DING, NING, Whatever … Just Save State and Local Tax!

For a number of years it was possible to set up a type of asset protection trust in Delaware, whereby, pursuant to the terms of the trust and particular state law, the trust would not be deemed a grantor trust for income tax purposes and the transfer of assets to such trust would not be considered completed gifts for gift tax purposes.  Hence the name, Delaware Incomplete Non-Grantor or DING trust.

This trust vehicle, while designed primarily for asset protection, proved very useful in assisting residents of high tax states in totally avoiding state and local tax related to intangible property.  Certain states, like New York and New Jersey, do not tax out of state trusts provided there are no in-state fiduciaries and no in-state assets.  Thus, a resident of New York City with a state and local tax burden of ~13% could transfer stocks and bonds to a DING trust where the related income would escape local taxation because Delaware has no income tax.  The trust would, however, owe federal income tax on its income.  In later periods the NYC resident could take a distribution from the DING trust (subject to the approval by a distribution committee – more on that later), and New York would view that as a distribution of trust corpus which is not taxable.

DING trusts were gaining popularity up until 2007 when the IRS began to question the gift tax implications.  You see, taxpayers like the state and local tax benefits of DING trusts but not at the expense of gift tax.  For years the IRS was willing to issue private letter rulings to taxpayers that the transfer of assets to properly structured DING trusts would not constitute a completed gift and thus no gift tax would be incurred.  Note, gift tax would be implicated if assets of the trust were later distributed to beneficiaries other than the settlor. In July 2013, the IRS finally issued another favorable private letter ruling regarding this type of trust structure.  However, this particular trust was established under Nevada law rather than Delaware law and thus the moniker “NING”.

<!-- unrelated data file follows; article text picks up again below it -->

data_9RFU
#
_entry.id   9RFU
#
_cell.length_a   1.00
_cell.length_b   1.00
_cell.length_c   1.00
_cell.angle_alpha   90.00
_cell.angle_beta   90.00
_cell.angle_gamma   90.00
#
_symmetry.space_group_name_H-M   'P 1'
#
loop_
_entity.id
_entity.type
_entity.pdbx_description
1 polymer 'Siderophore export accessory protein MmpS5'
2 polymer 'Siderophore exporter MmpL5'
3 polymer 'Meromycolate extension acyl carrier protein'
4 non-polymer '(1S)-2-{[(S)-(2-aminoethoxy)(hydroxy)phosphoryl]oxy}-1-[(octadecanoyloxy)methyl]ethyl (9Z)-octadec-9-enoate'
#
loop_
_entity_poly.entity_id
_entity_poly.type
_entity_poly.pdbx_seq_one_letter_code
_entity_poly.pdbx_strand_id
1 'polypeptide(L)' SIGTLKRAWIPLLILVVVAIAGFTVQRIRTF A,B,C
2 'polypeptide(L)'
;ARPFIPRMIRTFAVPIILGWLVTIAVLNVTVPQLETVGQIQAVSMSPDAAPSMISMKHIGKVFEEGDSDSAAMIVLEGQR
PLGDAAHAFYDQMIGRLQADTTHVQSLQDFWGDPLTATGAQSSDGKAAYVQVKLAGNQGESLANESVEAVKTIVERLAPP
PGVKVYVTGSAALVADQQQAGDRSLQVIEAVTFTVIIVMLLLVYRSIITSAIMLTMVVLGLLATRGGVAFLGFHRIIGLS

The IRS reasoning behind both the new ruling as well as the older breed is that the settlor retains certain incidents of ownership with respect to the trust property but yet the settlor may only remove trust property if beneficiaries adverse to the settlor agree. Each of these types of trusts must have a distribution committee that is made up of trust beneficiaries other than the settlor.  In this way the committee is adverse to the settlor because any distribution from the trust to the settlor reduces the ultimate allocation to the other beneficiaries.  Therefore, the trust is not a grantor trust but also transfers of property to the trust are an incomplete gift.

This puts the trust in a sort of no-man’s land for state tax purposes.  The trust is a separate taxpayer from the settlor (it’s not a grantor trust) and yet transfers of assets (even appreciated assets) to the trust are not taxable for either income or gift tax purposes.  This unique circumstance permits intangible assets to be freely shifted out of high tax states and into low or no tax states.  Provided, of course, that such high tax state has chosen not to tax out of state trusts (like NY and NJ).  Unfortunately for Connecticut residents, this does not work.  Connecticut taxes out of state trusts as a domestic trust if created by a state resident regardless of the existence of any in-state fiduciaries or assets.  For a New York or New Jersey resident with substantial securities holdings the benefits of a NING trust must be considered.  A hedge fund manager living in New York City would be paying ~13% state and local tax on income earned through the management fee as well as the carried interest.  The equity interests in both the management company and the GP entity could easily be transferred to a NING trust and the entire 13% tax burden would cease.  Moreover, investors with appreciated holdings definitely want to consider migrating such assets out of state well prior to disposition as the state and local tax liability related to the pre-existing gain can be avoided upon sale.

If you have questions related to DING or NING trusts please contact your regular WithumSmith+Brown partner.

- Tony Tuths

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